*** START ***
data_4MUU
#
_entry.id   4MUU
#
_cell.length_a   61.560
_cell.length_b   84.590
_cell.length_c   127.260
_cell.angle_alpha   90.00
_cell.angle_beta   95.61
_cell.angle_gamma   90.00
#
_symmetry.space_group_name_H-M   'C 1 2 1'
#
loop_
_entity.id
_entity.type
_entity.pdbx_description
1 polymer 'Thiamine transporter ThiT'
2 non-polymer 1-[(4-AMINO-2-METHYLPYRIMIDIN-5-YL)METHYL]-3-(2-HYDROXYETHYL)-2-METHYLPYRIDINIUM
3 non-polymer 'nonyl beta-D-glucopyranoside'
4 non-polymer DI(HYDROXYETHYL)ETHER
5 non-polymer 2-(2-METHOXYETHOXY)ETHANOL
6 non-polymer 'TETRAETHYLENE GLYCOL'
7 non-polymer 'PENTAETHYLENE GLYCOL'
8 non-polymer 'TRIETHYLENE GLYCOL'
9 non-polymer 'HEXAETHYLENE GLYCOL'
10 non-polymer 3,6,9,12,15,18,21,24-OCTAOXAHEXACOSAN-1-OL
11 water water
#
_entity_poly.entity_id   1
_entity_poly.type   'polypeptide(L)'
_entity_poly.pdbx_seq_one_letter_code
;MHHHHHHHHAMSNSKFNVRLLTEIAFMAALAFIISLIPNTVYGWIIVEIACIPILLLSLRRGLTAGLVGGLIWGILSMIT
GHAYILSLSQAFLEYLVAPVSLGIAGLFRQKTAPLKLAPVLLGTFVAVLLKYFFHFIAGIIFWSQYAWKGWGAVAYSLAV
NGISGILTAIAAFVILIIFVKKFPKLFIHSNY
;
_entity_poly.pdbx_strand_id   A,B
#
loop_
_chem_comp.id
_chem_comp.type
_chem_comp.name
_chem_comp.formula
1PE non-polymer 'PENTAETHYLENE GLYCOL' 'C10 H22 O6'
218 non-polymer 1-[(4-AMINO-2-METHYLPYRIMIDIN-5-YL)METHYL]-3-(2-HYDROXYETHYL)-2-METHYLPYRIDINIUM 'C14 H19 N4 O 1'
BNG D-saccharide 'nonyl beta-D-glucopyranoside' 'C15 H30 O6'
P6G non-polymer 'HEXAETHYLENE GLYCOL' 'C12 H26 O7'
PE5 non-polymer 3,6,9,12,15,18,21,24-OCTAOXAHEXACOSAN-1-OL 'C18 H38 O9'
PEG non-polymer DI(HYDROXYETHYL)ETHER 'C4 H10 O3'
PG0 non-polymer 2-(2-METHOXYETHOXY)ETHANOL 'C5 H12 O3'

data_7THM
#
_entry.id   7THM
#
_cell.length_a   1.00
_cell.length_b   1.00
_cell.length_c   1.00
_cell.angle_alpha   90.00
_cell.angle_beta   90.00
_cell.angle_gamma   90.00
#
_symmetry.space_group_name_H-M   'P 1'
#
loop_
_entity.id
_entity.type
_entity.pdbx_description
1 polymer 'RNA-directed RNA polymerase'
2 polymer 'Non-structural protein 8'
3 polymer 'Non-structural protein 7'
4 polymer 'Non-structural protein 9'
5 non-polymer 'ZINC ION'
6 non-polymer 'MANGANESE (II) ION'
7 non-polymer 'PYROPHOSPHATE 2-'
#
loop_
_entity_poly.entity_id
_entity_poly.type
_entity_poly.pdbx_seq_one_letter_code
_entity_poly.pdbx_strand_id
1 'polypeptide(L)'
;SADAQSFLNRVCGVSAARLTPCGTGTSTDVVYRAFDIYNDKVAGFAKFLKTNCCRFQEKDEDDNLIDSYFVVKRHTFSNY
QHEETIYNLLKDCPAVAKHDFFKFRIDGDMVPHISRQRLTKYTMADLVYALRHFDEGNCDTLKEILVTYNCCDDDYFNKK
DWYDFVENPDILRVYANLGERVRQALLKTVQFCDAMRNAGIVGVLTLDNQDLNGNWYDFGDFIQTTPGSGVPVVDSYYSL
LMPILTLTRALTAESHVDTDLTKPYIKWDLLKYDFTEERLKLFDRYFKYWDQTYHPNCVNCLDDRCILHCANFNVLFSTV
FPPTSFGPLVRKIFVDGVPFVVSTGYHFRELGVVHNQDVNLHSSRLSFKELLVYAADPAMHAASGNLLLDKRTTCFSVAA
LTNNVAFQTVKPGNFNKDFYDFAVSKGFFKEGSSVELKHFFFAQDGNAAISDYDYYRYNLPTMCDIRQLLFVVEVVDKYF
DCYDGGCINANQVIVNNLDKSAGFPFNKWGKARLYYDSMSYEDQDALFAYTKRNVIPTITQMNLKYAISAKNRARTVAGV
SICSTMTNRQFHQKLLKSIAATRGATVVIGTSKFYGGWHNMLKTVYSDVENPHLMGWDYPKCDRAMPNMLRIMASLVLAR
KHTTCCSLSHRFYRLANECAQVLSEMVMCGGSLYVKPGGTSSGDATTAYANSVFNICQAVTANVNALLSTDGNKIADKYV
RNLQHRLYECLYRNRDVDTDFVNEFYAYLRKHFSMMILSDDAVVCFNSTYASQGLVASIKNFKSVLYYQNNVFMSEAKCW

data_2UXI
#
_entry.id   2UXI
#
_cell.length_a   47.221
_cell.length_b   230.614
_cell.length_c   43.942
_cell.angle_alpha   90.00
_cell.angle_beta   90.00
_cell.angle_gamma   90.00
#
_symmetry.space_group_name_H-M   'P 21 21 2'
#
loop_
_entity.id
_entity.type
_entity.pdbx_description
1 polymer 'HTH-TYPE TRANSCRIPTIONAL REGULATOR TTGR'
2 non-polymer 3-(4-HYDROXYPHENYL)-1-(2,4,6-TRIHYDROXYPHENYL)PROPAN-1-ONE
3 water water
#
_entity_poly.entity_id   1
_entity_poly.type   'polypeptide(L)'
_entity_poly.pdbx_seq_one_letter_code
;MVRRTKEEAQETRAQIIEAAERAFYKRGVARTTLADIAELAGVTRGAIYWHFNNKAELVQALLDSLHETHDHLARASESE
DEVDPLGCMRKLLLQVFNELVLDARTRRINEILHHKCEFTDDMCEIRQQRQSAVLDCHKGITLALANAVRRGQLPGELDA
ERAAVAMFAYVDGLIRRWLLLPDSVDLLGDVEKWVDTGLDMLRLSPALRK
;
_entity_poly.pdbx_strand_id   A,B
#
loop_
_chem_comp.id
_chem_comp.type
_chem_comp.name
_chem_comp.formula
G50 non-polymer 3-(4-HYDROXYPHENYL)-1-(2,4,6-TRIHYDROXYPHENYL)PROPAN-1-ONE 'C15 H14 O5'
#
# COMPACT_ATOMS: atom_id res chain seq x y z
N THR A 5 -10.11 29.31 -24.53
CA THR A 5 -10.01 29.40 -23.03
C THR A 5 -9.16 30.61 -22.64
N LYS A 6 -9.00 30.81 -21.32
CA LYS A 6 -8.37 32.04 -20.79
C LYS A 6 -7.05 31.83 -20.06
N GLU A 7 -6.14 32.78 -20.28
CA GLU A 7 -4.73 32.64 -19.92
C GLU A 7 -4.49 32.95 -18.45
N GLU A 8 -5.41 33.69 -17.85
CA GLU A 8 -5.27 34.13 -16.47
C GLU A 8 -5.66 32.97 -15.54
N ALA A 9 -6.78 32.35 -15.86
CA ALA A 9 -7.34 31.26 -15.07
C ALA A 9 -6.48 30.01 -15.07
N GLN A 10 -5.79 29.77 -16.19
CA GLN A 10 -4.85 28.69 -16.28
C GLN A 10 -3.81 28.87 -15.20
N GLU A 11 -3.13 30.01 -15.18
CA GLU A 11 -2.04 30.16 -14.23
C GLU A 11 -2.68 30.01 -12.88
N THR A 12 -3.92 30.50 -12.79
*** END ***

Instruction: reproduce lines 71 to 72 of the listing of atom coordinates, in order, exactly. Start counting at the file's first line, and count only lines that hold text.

4 polymer 'Non-structural protein 9'
5 non-polymer 'ZINC ION'